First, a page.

While I have illustrated three test tubes 58, 60, 62, it will be appreciated that the cartridge 56 may contain more or less tubes as desired. Generally, in most blood tests, it is only desired that three such tubes be at least partially filled with blood.

Referring now to FIG. 1a, an illustrative control system for my device 10 will be discussed. I show positive voltage terminals 102, 102' and negative voltage terminals 104, 104' providing power for my device 10. It will be appreciated that these terminals may represent the terminals of a battery power source or the output terminals of a conventional rectifier for alternating current. The motor 32 is energized by current flow through a manually operated switch 106, the coil of a relay 108 and the master switch 28. The relay 108, when energized, closes switch 110 through which the motor 74 is energized for rotation in a direction for driving the pusher plate 68 in the direction of the arrow 78. That is, current flows from the terminal 102, through the switch 28, switch 110, a switch 112, the coil of motor 74, a switch 114 and a switch 116 to the negative voltage terminal 104 to drive the motor 74 to move the plate 68 in the direction of the arrow 78.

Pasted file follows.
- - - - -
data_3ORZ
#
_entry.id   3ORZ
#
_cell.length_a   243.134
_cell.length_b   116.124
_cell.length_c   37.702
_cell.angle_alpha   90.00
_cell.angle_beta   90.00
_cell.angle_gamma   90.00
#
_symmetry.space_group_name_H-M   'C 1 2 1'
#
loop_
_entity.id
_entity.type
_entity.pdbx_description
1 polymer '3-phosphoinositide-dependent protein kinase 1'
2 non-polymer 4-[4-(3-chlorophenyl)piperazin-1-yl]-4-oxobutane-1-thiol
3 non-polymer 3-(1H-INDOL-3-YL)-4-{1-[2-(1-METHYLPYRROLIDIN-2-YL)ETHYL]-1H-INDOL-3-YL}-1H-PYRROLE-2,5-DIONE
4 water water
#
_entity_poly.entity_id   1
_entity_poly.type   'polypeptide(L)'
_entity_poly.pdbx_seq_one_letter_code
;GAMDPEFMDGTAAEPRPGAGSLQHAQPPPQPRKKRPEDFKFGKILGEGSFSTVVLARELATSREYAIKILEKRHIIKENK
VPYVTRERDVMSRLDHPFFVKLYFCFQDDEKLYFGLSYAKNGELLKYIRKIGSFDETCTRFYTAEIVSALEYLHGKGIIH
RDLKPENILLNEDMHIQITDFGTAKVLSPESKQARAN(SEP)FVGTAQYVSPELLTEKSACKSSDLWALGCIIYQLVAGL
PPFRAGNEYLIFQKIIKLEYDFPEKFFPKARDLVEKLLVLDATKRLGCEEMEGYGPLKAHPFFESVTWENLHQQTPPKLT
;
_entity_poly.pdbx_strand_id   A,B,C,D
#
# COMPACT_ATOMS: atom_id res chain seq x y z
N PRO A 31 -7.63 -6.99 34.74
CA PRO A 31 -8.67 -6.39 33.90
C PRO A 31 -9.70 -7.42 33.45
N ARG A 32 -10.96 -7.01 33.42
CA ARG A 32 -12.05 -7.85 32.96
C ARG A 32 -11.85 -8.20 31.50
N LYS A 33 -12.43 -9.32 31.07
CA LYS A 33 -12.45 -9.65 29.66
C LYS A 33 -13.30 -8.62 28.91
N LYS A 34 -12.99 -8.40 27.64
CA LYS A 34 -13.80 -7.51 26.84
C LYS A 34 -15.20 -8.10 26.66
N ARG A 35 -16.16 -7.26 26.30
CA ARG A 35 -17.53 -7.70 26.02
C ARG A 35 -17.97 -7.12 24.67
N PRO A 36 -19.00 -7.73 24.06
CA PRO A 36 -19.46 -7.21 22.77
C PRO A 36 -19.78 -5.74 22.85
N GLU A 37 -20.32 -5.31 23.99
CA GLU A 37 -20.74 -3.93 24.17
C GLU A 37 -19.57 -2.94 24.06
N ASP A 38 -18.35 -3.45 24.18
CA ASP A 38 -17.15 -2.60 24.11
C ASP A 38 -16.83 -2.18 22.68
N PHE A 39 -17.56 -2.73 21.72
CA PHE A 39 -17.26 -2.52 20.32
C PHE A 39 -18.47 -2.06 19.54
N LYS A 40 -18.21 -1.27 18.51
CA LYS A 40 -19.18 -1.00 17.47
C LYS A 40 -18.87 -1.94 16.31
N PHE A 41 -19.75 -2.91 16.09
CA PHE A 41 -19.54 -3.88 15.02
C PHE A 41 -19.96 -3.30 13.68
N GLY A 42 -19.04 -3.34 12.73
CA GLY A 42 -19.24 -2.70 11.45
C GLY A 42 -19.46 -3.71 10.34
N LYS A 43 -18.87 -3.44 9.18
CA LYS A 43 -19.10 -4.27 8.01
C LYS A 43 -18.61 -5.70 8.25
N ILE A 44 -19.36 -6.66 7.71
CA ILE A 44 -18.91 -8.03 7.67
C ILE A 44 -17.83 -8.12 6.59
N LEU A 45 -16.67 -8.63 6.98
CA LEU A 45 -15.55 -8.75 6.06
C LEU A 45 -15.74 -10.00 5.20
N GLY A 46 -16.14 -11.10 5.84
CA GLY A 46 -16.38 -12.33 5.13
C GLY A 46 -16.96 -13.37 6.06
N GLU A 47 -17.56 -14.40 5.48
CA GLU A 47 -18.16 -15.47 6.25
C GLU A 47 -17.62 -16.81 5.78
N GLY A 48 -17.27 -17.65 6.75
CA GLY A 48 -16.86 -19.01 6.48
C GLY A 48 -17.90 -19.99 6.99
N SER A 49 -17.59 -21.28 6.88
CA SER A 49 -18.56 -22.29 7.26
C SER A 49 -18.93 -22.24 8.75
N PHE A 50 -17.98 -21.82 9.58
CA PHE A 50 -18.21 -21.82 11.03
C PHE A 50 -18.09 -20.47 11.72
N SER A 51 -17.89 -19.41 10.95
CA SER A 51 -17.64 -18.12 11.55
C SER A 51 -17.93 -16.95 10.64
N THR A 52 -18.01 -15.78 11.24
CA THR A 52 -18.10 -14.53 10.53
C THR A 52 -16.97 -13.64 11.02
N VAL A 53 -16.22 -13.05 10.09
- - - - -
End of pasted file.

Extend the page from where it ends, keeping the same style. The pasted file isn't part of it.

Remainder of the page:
Switches 112 and 116 are manually operated, double throw switches arranged, when thrown one way and switches 110 and 114 are closed, to drive motor 74 in one direction to advance plate 68 and, when thrown in the opposite way and switch 114 is closed, to drive motor '74 in the opposite direction to retract plate 68. Switch 114 is normally closed and is opened by a tang 115 in the plate 68 when the plate has moved a predetermined distance in the direction of the arrow 78. Switches 112 and 116 may be connected to a common actuator as illustrated.

It will be appreciated that the motor 74 cannot be energized to advance the plate 68 in the direction of the arrow 78 unless the switch 110 is closed and that the switch 110 will not be closed unless the motor 32 is energized to oscillate the platform 30.